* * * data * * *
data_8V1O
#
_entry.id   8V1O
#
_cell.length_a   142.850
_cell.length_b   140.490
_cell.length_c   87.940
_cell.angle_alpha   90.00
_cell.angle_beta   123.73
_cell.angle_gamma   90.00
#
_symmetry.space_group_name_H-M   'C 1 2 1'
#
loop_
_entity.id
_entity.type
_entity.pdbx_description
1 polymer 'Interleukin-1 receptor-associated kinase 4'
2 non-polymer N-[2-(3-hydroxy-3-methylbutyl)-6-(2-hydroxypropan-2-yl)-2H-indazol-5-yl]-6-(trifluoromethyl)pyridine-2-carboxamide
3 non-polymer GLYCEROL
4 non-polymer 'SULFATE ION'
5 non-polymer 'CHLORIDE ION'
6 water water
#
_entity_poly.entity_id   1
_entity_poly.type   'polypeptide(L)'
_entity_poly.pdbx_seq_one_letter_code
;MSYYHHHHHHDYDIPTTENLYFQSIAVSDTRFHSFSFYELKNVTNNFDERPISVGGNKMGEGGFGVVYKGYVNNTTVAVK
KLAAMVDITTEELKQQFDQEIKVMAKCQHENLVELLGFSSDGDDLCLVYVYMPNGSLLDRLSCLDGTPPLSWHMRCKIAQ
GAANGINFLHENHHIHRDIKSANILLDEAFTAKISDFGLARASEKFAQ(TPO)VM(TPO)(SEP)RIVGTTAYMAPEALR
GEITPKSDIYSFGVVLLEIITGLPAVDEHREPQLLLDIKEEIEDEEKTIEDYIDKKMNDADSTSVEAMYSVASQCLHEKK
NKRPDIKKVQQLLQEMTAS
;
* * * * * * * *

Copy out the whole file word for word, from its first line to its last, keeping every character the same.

data_8V1O
#
_entry.id   8V1O
#
_cell.length_a   142.850
_cell.length_b   140.490
_cell.length_c   87.940
_cell.angle_alpha   90.00
_cell.angle_beta   123.73
_cell.angle_gamma   90.00
#
_symmetry.space_group_name_H-M   'C 1 2 1'
#
loop_
_entity.id
_entity.type
_entity.pdbx_description
1 polymer 'Interleukin-1 receptor-associated kinase 4'
2 non-polymer N-[2-(3-hydroxy-3-methylbutyl)-6-(2-hydroxypropan-2-yl)-2H-indazol-5-yl]-6-(trifluoromethyl)pyridine-2-carboxamide
3 non-polymer GLYCEROL
4 non-polymer 'SULFATE ION'
5 non-polymer 'CHLORIDE ION'
6 water water
#
_entity_poly.entity_id   1
_entity_poly.type   'polypeptide(L)'
_entity_poly.pdbx_seq_one_letter_code
;MSYYHHHHHHDYDIPTTENLYFQSIAVSDTRFHSFSFYELKNVTNNFDERPISVGGNKMGEGGFGVVYKGYVNNTTVAVK
KLAAMVDITTEELKQQFDQEIKVMAKCQHENLVELLGFSSDGDDLCLVYVYMPNGSLLDRLSCLDGTPPLSWHMRCKIAQ
GAANGINFLHENHHIHRDIKSANILLDEAFTAKISDFGLARASEKFAQ(TPO)VM(TPO)(SEP)RIVGTTAYMAPEALR
GEITPKSDIYSFGVVLLEIITGLPAVDEHREPQLLLDIKEEIEDEEKTIEDYIDKKMNDADSTSVEAMYSVASQCLHEKK
NKRPDIKKVQQLLQEMTAS
;